You know when they are going to build a new freeway and your house happens be in the way and the city comes to you and says,"sorry, you have to move and sell, we'll pay you ... but for the good of the state this has to be done! So get out of here"?????

Likewise, a united nations of IT, and telecom needs to go to Microsoft and tell them they simply cannot monopolize everything and simply take the OS away from them. Let smart programmers develop the Windows OS into an OPen source OS like Linux.

Releasing Vista proves that they simply want to make money because they think consumers have no choice and have to move to VISTA. This is actually, Fraud and Highway Robbery all in one. I'm being forced to move to a New OS for no reason or threatened to be left behind. THIS IS ABSOLUTE BULLSHIT! In other words, PAY UP or get left behind is what MS is saying.

Intel telling Microsoft the other day that there is "NO COMPELLING REASON TO GO TO VISTA", is the first blow or final blow!
My experience is that VISTA is horribly slow (and no it is not all 3rd party software ad ons that cause this)..

JUst moving things around and burying all commands under tons of menus doesn't constitute for a new operating system. If I didn't know better, MS tried to copy Apple by including a CAlender, and sort of tid bits that MAC has.

I create a file and it tells me I don't have the permission to move it or delete it! I am the administrator and I have already turned on the annoying security features.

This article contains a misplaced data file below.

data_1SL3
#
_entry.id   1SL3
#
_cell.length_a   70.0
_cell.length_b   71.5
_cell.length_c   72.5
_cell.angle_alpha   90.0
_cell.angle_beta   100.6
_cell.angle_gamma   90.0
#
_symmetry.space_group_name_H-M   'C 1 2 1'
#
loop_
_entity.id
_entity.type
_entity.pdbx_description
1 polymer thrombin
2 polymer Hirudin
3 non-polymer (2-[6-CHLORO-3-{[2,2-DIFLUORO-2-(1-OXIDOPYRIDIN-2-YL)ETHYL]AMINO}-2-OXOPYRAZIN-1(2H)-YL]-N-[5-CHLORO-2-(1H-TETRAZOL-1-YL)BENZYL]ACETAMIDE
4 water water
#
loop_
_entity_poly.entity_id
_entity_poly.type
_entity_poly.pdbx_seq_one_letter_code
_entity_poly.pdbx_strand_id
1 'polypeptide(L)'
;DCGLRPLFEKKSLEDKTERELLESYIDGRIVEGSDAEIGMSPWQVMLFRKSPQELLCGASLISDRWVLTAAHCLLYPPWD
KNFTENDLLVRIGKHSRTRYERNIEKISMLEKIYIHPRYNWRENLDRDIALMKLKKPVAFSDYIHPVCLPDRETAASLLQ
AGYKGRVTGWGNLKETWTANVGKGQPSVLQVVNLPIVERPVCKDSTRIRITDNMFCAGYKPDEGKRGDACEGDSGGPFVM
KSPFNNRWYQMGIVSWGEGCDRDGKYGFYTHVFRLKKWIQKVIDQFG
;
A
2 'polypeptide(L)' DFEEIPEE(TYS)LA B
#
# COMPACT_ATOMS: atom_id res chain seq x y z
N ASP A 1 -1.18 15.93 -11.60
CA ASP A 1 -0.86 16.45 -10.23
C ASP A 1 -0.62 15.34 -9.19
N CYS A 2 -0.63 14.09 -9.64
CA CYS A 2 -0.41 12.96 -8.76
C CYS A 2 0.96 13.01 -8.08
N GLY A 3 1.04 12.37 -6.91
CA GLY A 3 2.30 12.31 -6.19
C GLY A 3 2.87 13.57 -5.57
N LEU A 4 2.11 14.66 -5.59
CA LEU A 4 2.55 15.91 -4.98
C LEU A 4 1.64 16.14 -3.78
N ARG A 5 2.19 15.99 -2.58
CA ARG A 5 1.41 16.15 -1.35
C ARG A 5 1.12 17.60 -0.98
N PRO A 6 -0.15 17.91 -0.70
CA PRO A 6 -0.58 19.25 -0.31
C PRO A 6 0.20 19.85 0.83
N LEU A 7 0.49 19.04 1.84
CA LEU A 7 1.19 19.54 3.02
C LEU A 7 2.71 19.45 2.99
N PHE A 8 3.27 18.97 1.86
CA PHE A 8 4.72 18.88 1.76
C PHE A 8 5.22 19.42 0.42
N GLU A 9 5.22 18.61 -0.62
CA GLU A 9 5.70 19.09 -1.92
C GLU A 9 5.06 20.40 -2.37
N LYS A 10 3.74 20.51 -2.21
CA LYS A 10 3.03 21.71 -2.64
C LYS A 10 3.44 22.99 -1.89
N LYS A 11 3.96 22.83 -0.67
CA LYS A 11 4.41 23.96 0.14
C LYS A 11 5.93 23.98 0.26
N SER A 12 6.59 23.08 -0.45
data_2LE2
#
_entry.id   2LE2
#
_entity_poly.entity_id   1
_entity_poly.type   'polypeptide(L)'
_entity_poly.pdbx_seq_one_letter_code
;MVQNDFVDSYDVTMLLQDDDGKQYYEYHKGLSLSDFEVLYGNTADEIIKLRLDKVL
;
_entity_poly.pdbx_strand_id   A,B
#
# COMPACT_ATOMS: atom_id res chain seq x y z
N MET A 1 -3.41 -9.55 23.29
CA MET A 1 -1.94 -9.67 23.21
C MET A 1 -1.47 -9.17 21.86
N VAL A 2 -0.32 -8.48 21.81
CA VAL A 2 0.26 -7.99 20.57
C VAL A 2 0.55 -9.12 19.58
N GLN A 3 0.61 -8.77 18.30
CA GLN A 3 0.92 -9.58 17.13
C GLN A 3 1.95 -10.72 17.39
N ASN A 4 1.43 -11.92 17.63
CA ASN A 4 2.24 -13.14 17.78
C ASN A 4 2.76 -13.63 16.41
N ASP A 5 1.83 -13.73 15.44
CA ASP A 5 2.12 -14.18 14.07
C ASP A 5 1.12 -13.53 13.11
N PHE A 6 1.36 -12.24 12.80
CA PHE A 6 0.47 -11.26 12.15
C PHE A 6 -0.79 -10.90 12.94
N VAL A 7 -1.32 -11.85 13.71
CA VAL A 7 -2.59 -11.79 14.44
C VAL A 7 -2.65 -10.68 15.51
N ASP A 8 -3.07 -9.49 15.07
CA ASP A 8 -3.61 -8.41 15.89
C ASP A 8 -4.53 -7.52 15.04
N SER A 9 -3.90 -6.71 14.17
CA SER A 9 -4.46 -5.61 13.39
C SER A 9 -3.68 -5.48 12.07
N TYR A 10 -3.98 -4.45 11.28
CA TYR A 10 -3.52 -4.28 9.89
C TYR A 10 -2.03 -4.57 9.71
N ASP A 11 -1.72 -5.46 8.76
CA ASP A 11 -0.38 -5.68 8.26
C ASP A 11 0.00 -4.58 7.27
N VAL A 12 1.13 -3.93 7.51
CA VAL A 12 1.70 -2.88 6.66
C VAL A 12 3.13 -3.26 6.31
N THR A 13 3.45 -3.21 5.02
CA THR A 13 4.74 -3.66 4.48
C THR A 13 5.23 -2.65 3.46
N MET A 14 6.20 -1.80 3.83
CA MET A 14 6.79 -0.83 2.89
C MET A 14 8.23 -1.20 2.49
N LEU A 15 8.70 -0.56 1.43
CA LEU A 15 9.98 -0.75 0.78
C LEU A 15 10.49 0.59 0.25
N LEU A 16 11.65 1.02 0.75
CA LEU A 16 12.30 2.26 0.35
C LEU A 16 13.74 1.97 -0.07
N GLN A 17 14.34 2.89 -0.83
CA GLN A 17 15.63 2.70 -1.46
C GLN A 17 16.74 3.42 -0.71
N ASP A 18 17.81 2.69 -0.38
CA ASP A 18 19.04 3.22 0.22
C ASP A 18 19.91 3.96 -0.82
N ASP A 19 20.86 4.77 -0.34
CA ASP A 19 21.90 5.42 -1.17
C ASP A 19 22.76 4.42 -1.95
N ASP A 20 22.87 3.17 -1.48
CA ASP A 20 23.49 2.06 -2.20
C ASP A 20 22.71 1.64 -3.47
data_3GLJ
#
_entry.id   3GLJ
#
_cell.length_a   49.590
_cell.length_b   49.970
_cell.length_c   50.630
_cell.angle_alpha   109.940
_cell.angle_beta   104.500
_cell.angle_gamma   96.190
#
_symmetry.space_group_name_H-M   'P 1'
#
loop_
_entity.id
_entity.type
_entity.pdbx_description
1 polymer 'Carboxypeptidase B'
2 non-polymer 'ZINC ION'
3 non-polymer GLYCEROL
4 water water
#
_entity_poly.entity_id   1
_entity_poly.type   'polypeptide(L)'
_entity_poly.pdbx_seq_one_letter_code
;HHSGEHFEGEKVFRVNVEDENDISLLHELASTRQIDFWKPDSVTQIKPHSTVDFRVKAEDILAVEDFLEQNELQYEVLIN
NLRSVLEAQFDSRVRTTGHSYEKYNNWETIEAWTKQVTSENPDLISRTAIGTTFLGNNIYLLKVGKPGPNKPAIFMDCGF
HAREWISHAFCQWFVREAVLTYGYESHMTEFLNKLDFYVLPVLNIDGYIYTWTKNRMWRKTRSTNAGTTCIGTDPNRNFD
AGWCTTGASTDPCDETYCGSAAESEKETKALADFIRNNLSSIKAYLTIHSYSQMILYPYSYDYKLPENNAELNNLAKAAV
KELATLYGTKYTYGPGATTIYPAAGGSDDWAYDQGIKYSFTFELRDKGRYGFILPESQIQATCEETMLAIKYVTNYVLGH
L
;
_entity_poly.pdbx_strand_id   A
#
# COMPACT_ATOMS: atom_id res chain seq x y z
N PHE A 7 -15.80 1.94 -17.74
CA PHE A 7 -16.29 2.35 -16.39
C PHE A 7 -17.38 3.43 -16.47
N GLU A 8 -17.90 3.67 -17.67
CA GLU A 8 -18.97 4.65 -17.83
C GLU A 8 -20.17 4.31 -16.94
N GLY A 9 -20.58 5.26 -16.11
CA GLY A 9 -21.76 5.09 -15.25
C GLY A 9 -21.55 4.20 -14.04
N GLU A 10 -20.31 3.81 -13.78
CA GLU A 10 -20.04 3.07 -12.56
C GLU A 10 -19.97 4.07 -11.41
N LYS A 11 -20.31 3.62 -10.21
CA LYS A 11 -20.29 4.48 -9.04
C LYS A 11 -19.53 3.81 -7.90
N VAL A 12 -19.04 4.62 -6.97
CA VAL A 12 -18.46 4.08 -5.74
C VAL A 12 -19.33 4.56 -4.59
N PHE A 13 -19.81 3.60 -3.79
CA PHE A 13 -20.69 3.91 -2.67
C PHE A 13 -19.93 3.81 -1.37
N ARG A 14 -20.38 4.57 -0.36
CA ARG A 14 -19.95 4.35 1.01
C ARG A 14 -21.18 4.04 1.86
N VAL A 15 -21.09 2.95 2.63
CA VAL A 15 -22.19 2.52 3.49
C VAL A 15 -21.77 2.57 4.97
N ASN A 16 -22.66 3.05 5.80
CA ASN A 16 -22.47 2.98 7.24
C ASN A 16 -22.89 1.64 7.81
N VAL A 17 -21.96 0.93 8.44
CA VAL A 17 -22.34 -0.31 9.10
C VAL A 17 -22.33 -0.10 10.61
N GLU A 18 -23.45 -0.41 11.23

New surprises pop up everyday in VISTA.

All of a sudden one day, none of USB devices were recognized or my 8 gig flash drive took 4 hours to open a folder!!!

VISTA blows donkey cock!

Why Dose vista Suck?

Vista is a step backwards, i had alot of extras on from my last pc, i was running ( windows xp) none of the shit will work with vista? why the heck would u up grade to a os thats not compatable with lets say for example your web cam ?? you mean to tell me if u have to purchaces vista you have to purchase new printers scanners web cams ect???? that such BULLSHIT fuck billy gates an a BIG FUCK YOU to MicroSoft you guys need take vista an shove it up your asses!!! i bet none of the ms employess use vista why would they it'll jus fuck up there nice expensive laptops!! cause mine is fucked an its new just 6mons old never had a problem with xp an as soon as i can get my hands on a xp os ima fly vista like the fucking frizzby it is!!!!

Vista sucks bad Part 2

As a follow up to my last comment. I've had it with Vista, so I installed a double boot of Vista/OPENSUSE Linux with KDE 4.0. It works great, I don't see why people bother with windows when they have linux.